Beijing Doll

Beijing Doll

by Chun Sue


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Product Details

ISBN-13: 9781594480201
Publisher: Penguin Publishing Group
Publication date: 08/03/2004
Pages: 240
Product dimensions: 5.13(w) x 7.97(h) x 0.62(d)

About the Author

Chun Sue lives in Beijing and is working on her second novel.

What People are Saying About This

From the Publisher

"Reveals the cruel youth of a new generation...reflects upon the fast changing society of Mainland China." —Asian Weekly

"This original...important book reveals with brutal frankness that the cruelties and frustrations of youth are not lost in translation. —Teen Vogue

"Reading about her adventures is like living vicariously through the most uninhibited girl you know." —YM

Customer Reviews

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Beijing Doll 2.5 out of 5 based on 0 ratings. 6 reviews.
Anonymous More than 1 year ago
Anonymous More than 1 year ago
Guest More than 1 year ago
The book was not horrible. I was just disappointed that it wasn't edgier. I first heard about this book in an article entitled, 'My Book Was Banned.' From this I expected more, I'm not exactly sure what but I thought there would be a more, 'Me against the world.' I don't want to tell you to read it but I wouldn't reread it.
Guest More than 1 year ago
This book is the diary of a young girl who¿s drive to grow up landed her with controlling guys, rash decisions, self-esteem issues, and thoughts of suicide. Her writing style is that of a young woman recollecting her rough teenager years with the stern eye of wisdom and that rebellious personality you¿ll learn to appreciate. Chun Sue takes us under her wing and into her world. If you don¿t want to read about an angst, melancholy, dramatic girl then get lost cause Chun Sue isn¿t selling a happy ending, once upon a time story. She¿s rough, blunt, and downright shocking.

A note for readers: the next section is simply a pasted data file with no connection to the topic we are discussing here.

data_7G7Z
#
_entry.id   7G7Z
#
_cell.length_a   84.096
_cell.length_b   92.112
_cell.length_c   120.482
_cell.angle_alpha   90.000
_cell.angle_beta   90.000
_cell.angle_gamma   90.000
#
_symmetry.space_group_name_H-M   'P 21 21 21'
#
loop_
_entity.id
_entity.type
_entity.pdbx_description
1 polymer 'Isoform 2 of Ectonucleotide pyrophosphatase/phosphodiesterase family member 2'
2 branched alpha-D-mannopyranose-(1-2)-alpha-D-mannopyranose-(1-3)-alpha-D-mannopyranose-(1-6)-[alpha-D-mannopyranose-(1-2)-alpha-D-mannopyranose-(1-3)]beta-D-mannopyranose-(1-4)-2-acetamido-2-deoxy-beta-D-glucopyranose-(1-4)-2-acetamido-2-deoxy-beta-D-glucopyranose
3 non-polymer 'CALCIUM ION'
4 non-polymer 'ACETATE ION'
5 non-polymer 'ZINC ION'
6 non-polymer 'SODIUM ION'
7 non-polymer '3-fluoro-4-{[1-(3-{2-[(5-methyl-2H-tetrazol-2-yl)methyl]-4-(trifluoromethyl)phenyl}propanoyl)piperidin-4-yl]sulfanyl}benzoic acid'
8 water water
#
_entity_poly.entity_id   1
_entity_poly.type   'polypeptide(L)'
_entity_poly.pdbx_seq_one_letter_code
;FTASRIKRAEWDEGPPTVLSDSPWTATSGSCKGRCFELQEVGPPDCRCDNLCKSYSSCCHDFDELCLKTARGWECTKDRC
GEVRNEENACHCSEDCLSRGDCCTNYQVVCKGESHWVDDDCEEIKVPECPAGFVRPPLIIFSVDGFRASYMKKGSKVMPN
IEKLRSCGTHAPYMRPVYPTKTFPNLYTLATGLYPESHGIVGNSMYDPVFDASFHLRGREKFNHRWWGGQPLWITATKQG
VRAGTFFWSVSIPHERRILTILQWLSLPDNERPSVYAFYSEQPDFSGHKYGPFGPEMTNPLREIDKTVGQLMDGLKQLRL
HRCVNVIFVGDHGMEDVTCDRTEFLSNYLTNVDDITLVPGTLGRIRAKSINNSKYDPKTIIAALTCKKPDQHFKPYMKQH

Guest More than 1 year ago
'Beijing Doll' was quite possibly one of the biggest disappointments I have ever come across in the literary realm. To being, Chun Sue's writing style is so vague and insipid it hurts. Amounting to little more than the whines and rantings of a spoiled and immature little girl, 'Beijing Doll' outlines the trek of a self-proclaimed 'hardcore rock 'n' roll fan' as she flaunts her almighty 'punkitude.' The plot is so choppily inconsistent and muddled that midway through the book I found myself wondering, 'Where is this going?' The story's overall lack of cohesiveness leaves it floating in the reader's mind with none of its chapters becoming memorable or for that matter even important. If you are looking for characters to relate to in this book, stop looking. There are none as most, if not all of them, are completely despicable. The main character herself shows no actual maturation in the span of the book and remains a peevish child.
Guest More than 1 year ago
'Beijing Doll' reads like the diary of an indecisively boy-crazy teenage girl. In order to escape from her oppressively strict high school and to pursue a personal passion, Chun Sue published her musings in local music magazines. A rock music addict who embraced and wrote about the Beijing punk rock scene, Chun Sue depicts much teenage angst and moodiness in 'Beijing Doll,' but seemingly fails to grow out of it. Her voice is fickle in the book, but supported with spurts of vague determination and personal strength. A decent debut and coming-of-age book by a young writer. Any later efforts, though, should be more substantial.